Feeds:
Posts
Comments

Posts Tagged ‘historical’

Book #3 in The Worthingtons, It Started with a Kiss releases tomorrow, but the blog tour has already begun!

What is a young Worthington woman to do when the man of her dreams is not who she thinks he is? 

This season, all eyes are on the Earl of Worthington’s spirited, beautiful sister, Lady Louisa Vivers. Many gentlemen are vying for her attention in and around the ton. Yet, Louisa longs for someone who can take her beyond the ballroom—a man who is worldly, adventurous, and passionate. She won’t settle for just any suitor. She wants her true soul mate—and she’ll know him when she sees him.

Is Gideon, the Duke of Rothwell, him? The moment he and Louisa meet, they share a powerful attraction. Rides at sunrise and waltzes at dusk follow. Finally, Gideon can no longer resist the urge to embrace her, and Louisa is sure he will ask for her hand. But Gideon believes he is in no position to marry. The Rothwell estate has gone bankrupt, a scandal simmers in its wake, and he has nothing left to offer. Now, he must decide if he will let pride stand in the way of true love—or if he will risk everything, and let the lady decide for herself…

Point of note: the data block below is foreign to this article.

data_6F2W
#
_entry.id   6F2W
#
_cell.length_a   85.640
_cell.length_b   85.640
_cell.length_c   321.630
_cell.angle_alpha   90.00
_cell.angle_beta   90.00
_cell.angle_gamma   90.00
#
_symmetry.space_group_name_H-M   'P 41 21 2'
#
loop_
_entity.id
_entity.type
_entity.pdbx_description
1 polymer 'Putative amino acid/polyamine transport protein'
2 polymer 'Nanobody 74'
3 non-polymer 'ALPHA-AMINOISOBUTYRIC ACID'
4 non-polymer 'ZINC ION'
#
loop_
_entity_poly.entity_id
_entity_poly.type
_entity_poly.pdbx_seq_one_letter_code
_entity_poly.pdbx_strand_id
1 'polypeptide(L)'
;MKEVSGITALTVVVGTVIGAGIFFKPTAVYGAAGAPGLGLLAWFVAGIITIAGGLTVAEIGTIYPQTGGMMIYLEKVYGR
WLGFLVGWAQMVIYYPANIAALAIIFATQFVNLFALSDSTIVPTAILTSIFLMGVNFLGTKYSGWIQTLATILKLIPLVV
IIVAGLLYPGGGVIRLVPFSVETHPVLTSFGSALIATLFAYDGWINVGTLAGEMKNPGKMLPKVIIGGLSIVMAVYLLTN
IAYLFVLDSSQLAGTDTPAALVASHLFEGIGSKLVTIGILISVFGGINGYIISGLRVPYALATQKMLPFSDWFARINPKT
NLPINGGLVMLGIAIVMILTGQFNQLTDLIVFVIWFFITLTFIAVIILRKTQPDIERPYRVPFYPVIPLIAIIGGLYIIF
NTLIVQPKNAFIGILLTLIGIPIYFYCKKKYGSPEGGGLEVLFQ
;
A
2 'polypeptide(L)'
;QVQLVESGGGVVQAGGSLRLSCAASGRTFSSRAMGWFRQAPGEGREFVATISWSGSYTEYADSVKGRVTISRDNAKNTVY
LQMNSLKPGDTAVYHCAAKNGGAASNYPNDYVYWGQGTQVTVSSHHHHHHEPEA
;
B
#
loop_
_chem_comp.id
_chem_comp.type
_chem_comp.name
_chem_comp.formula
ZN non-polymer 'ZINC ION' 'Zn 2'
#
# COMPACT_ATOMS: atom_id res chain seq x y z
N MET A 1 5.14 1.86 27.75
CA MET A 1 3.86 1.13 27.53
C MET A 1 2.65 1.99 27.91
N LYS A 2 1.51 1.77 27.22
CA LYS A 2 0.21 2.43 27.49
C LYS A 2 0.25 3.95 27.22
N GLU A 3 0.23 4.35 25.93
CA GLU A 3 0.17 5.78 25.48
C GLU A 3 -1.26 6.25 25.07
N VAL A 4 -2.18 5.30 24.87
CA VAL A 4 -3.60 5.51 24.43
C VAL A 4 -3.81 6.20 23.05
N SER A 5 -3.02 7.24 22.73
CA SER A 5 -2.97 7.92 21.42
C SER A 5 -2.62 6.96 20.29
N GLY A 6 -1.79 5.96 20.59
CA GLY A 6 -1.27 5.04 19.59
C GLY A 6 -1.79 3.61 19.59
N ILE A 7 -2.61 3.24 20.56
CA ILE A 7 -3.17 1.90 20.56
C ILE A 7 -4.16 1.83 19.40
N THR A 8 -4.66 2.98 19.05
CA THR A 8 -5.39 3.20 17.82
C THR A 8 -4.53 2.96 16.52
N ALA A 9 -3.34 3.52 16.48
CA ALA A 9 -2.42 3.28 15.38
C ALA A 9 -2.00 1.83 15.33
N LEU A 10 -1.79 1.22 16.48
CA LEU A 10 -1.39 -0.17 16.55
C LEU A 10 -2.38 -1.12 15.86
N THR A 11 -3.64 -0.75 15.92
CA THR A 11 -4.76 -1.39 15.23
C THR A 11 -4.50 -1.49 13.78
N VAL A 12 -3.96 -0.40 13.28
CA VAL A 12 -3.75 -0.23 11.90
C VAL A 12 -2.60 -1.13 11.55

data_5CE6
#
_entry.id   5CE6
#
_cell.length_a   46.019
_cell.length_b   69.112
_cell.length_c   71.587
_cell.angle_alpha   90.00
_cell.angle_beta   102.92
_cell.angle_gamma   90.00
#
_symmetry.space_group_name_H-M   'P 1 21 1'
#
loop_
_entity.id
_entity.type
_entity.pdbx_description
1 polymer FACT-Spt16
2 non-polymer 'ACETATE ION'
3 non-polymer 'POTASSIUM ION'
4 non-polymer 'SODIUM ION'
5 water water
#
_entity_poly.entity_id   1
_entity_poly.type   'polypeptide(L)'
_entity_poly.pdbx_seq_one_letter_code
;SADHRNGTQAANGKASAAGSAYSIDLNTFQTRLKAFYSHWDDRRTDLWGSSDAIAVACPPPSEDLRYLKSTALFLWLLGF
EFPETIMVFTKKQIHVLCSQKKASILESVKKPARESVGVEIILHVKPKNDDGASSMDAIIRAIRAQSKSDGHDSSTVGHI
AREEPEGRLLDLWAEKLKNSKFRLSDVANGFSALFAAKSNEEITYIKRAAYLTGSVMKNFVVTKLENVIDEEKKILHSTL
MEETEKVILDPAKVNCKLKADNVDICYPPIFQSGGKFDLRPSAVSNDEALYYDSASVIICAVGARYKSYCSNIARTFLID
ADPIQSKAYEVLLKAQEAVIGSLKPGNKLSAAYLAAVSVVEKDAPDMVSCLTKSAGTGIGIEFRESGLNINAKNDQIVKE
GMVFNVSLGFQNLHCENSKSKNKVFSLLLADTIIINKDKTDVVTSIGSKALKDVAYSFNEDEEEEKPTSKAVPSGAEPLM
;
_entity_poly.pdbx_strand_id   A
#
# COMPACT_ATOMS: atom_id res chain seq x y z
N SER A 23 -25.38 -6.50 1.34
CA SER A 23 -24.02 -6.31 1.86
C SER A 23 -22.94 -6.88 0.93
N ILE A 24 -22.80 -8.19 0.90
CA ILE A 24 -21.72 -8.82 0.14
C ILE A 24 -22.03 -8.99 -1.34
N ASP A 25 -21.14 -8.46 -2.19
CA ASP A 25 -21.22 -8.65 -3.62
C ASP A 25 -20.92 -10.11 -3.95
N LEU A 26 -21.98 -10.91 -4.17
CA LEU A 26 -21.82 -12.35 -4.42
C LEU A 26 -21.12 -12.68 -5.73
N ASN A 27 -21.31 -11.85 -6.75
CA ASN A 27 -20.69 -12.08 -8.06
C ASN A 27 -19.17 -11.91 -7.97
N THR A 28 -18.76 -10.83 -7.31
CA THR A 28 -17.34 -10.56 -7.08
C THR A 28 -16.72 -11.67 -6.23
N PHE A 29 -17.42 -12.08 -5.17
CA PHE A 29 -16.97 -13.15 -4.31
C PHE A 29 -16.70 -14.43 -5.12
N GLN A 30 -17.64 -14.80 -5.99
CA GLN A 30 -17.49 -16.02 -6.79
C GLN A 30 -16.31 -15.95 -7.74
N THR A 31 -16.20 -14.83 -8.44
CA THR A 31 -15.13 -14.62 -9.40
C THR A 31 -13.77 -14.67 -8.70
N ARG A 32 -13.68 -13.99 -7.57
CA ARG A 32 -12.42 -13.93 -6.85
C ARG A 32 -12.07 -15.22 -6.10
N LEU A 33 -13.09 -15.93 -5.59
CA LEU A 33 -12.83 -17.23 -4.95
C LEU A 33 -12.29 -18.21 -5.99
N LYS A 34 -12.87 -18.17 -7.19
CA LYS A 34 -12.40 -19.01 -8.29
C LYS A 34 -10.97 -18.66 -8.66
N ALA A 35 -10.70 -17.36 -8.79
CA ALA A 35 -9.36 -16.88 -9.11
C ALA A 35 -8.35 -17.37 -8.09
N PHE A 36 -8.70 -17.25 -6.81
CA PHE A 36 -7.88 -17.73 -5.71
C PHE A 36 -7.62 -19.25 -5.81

To celebrate the release I’m giving away 5 signed ARC!

Visit any or all of the sites below and enter!

If you don’t want to wait to see if you’ll win or you would rather have an ebook, here are the buy links!

Read Full Post »

Yes, this is Friday, and normally I would have a guest author. However, I decided to slid her to tomorrow in order to take part is a celebration of historical romance. If you are on Facebook or Twitter, you might notice that some of your favorite historical authors are posting with the hashtag #whyIreadhistoricalromance. Please share the posts and tell us why you read historical romance. After all, in what other genre can you get a cover like this?

Three Weeks to Wed

Read Full Post »

Please welcome Anne Cleeland back to the blog! She is promoting her latest book, Murder in Hindsight. Naturally, she will give a copy of the book to one of you. All you have to do is leave a comment telling her you want it.

We’ll start with the intriguing cover!

 

Murder In Hindsight2

Now the blurb.